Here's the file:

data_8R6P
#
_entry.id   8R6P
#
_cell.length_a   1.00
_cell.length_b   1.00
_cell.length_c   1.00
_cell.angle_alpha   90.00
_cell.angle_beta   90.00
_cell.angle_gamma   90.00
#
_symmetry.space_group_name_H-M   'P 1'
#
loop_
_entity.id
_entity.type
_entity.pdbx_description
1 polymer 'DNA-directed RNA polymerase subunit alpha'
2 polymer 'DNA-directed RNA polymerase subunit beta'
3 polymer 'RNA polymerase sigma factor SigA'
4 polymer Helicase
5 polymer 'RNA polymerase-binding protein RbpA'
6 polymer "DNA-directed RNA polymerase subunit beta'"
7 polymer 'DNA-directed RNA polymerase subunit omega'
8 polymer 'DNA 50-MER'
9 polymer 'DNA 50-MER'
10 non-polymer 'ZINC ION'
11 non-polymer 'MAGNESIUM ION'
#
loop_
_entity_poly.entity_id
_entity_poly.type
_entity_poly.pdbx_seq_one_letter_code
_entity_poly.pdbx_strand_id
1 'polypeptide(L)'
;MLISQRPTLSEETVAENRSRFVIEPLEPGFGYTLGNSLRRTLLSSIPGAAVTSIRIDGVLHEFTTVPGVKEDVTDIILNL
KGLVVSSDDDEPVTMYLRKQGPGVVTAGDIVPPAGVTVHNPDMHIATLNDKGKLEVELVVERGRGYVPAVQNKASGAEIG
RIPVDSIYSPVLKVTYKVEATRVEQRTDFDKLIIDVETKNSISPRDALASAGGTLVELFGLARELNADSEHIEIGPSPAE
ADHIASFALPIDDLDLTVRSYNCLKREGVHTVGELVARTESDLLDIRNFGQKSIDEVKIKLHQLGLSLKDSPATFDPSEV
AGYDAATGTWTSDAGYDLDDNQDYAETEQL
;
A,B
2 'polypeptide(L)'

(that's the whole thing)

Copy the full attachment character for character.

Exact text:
data_8R6P
#
_entry.id   8R6P
#
_cell.length_a   1.00
_cell.length_b   1.00
_cell.length_c   1.00
_cell.angle_alpha   90.00
_cell.angle_beta   90.00
_cell.angle_gamma   90.00
#
_symmetry.space_group_name_H-M   'P 1'
#
loop_
_entity.id
_entity.type
_entity.pdbx_description
1 polymer 'DNA-directed RNA polymerase subunit alpha'
2 polymer 'DNA-directed RNA polymerase subunit beta'
3 polymer 'RNA polymerase sigma factor SigA'
4 polymer Helicase
5 polymer 'RNA polymerase-binding protein RbpA'
6 polymer "DNA-directed RNA polymerase subunit beta'"
7 polymer 'DNA-directed RNA polymerase subunit omega'
8 polymer 'DNA 50-MER'
9 polymer 'DNA 50-MER'
10 non-polymer 'ZINC ION'
11 non-polymer 'MAGNESIUM ION'
#
loop_
_entity_poly.entity_id
_entity_poly.type
_entity_poly.pdbx_seq_one_letter_code
_entity_poly.pdbx_strand_id
1 'polypeptide(L)'
;MLISQRPTLSEETVAENRSRFVIEPLEPGFGYTLGNSLRRTLLSSIPGAAVTSIRIDGVLHEFTTVPGVKEDVTDIILNL
KGLVVSSDDDEPVTMYLRKQGPGVVTAGDIVPPAGVTVHNPDMHIATLNDKGKLEVELVVERGRGYVPAVQNKASGAEIG
RIPVDSIYSPVLKVTYKVEATRVEQRTDFDKLIIDVETKNSISPRDALASAGGTLVELFGLARELNADSEHIEIGPSPAE
ADHIASFALPIDDLDLTVRSYNCLKREGVHTVGELVARTESDLLDIRNFGQKSIDEVKIKLHQLGLSLKDSPATFDPSEV
AGYDAATGTWTSDAGYDLDDNQDYAETEQL
;
A,B
2 'polypeptide(L)'